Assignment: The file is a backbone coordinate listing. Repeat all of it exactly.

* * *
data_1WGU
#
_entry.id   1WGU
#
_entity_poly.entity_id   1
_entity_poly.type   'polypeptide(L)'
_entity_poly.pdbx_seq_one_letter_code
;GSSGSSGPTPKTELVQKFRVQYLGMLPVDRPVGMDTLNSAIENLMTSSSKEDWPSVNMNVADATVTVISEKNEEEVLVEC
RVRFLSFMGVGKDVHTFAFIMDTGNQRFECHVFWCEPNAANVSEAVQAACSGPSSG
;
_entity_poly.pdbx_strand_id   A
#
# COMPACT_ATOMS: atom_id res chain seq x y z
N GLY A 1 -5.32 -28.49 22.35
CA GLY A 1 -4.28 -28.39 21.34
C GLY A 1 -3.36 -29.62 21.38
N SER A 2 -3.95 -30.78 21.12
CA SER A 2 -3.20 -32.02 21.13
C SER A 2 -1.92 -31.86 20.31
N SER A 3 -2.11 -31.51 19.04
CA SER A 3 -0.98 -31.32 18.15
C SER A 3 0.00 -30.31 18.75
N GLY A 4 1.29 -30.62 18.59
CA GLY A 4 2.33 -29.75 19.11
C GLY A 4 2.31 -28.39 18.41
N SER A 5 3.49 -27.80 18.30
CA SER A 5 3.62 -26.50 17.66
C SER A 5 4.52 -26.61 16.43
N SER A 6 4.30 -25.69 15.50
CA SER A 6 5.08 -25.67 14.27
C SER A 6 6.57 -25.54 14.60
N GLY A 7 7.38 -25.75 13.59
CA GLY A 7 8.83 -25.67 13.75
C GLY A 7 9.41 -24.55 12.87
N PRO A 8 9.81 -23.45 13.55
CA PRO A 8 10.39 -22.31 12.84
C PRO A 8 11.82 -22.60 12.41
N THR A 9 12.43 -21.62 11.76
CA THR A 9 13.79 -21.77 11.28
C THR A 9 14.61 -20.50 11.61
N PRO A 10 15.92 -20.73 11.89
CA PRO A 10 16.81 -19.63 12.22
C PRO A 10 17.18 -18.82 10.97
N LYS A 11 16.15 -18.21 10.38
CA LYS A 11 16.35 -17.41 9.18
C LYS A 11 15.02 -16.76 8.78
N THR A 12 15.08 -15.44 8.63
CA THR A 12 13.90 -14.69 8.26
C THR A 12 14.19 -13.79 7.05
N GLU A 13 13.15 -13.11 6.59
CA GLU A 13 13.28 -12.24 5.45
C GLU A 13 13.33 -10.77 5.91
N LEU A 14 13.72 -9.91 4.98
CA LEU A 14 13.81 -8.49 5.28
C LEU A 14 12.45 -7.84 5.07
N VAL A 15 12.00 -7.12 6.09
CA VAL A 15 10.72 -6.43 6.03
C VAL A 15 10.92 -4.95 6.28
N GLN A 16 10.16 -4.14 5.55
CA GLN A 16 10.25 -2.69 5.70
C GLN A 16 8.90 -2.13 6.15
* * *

data_1WGU
#
_entry.id   1WGU
#
_entity_poly.entity_id   1
_entity_poly.type   'polypeptide(L)'
_entity_poly.pdbx_seq_one_letter_code
;GSSGSSGPTPKTELVQKFRVQYLGMLPVDRPVGMDTLNSAIENLMTSSSKEDWPSVNMNVADATVTVISEKNEEEVLVEC
RVRFLSFMGVGKDVHTFAFIMDTGNQRFECHVFWCEPNAANVSEAVQAACSGPSSG
;
_entity_poly.pdbx_strand_id   A
#
# COMPACT_ATOMS: atom_id res chain seq x y z
N GLY A 1 -5.32 -28.49 22.35
CA GLY A 1 -4.28 -28.39 21.34
C GLY A 1 -3.36 -29.62 21.38
N SER A 2 -3.95 -30.78 21.12
CA SER A 2 -3.20 -32.02 21.13
C SER A 2 -1.92 -31.86 20.31
N SER A 3 -2.11 -31.51 19.04
CA SER A 3 -0.98 -31.32 18.15
C SER A 3 0.00 -30.31 18.75
N GLY A 4 1.29 -30.62 18.59
CA GLY A 4 2.33 -29.75 19.11
C GLY A 4 2.31 -28.39 18.41
N SER A 5 3.49 -27.80 18.30
CA SER A 5 3.62 -26.50 17.66
C SER A 5 4.52 -26.61 16.43
N SER A 6 4.30 -25.69 15.50
CA SER A 6 5.08 -25.67 14.27
C SER A 6 6.57 -25.54 14.60
N GLY A 7 7.38 -25.75 13.59
CA GLY A 7 8.83 -25.67 13.75
C GLY A 7 9.41 -24.55 12.87
N PRO A 8 9.81 -23.45 13.55
CA PRO A 8 10.39 -22.31 12.84
C PRO A 8 11.82 -22.60 12.41
N THR A 9 12.43 -21.62 11.76
CA THR A 9 13.79 -21.77 11.28
C THR A 9 14.61 -20.50 11.61
N PRO A 10 15.92 -20.73 11.89
CA PRO A 10 16.81 -19.63 12.22
C PRO A 10 17.18 -18.82 10.97
N LYS A 11 16.15 -18.21 10.38
CA LYS A 11 16.35 -17.41 9.18
C LYS A 11 15.02 -16.76 8.78
N THR A 12 15.08 -15.44 8.63
CA THR A 12 13.90 -14.69 8.26
C THR A 12 14.19 -13.79 7.05
N GLU A 13 13.15 -13.11 6.59
CA GLU A 13 13.28 -12.24 5.45
C GLU A 13 13.33 -10.77 5.91
N LEU A 14 13.72 -9.91 4.98
CA LEU A 14 13.81 -8.49 5.28
C LEU A 14 12.45 -7.84 5.07
N VAL A 15 12.00 -7.12 6.09
CA VAL A 15 10.72 -6.43 6.03
C VAL A 15 10.92 -4.95 6.28
N GLN A 16 10.16 -4.14 5.55
CA GLN A 16 10.25 -2.69 5.70
C GLN A 16 8.90 -2.13 6.15